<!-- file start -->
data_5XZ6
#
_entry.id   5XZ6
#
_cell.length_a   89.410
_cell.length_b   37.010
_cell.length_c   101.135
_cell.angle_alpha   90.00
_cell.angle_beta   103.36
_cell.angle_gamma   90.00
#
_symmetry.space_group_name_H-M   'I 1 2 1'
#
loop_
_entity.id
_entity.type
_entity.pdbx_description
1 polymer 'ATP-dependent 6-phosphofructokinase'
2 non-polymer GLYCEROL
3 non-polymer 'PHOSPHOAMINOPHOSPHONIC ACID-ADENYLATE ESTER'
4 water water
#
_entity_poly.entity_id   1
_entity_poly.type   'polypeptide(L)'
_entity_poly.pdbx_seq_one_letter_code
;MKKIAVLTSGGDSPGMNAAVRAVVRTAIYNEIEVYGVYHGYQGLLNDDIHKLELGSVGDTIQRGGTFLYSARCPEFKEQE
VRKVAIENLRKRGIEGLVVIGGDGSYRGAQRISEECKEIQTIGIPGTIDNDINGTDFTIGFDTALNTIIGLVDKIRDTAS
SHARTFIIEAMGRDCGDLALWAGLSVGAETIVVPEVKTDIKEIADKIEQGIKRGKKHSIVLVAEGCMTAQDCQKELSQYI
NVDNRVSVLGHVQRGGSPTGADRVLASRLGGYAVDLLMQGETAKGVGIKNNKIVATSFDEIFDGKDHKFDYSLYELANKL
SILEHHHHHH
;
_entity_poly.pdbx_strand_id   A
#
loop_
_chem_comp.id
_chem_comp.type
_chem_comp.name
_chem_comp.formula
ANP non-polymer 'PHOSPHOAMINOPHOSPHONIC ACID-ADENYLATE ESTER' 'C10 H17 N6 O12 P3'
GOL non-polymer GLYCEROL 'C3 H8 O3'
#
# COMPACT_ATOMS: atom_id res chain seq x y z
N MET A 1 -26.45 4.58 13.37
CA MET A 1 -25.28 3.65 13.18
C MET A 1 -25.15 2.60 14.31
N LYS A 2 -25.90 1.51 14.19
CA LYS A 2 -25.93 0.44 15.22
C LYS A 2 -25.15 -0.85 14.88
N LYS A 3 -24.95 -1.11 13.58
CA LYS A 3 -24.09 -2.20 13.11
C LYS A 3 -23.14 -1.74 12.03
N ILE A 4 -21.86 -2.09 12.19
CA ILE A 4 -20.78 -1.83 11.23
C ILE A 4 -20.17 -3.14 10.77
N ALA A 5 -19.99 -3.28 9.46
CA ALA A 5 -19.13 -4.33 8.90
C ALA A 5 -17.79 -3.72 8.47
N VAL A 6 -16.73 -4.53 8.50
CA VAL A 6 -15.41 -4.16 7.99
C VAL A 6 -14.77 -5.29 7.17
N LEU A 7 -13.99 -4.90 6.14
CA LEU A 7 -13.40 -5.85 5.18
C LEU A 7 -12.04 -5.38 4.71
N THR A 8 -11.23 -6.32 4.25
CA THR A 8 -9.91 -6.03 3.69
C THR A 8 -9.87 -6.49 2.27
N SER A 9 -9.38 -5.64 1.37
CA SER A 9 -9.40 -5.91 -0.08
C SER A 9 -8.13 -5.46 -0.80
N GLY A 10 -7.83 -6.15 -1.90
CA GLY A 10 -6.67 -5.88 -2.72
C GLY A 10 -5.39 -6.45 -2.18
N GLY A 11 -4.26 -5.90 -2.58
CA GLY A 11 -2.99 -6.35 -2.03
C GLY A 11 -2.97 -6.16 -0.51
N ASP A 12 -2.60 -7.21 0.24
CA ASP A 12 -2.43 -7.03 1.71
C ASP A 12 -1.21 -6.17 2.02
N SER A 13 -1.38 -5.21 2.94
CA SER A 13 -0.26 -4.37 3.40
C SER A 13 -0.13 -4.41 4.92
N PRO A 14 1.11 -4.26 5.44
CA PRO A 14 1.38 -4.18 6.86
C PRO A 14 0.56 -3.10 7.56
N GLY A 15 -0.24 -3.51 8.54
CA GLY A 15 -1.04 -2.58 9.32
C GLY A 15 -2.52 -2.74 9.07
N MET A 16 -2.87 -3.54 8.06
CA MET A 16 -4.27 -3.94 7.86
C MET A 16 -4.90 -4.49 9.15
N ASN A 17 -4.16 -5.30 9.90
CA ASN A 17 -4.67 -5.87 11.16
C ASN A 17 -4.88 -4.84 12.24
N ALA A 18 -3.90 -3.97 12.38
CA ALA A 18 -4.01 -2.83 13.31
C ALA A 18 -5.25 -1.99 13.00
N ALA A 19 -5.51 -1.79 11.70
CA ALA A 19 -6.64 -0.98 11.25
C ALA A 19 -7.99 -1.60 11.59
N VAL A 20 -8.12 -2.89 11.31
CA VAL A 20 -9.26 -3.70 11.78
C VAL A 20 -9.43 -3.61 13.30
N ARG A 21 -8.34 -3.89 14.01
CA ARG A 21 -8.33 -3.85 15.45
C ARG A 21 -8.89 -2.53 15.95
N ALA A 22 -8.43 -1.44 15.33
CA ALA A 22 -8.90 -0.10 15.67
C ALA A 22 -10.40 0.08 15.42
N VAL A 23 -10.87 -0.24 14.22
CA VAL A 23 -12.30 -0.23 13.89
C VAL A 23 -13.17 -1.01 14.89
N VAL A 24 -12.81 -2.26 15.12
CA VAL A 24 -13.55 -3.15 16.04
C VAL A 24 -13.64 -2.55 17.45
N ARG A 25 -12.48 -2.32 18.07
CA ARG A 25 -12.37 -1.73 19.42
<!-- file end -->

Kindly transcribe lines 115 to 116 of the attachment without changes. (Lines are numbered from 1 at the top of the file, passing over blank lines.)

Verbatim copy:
N ARG A 25 -12.48 -2.32 18.07
CA ARG A 25 -12.37 -1.73 19.42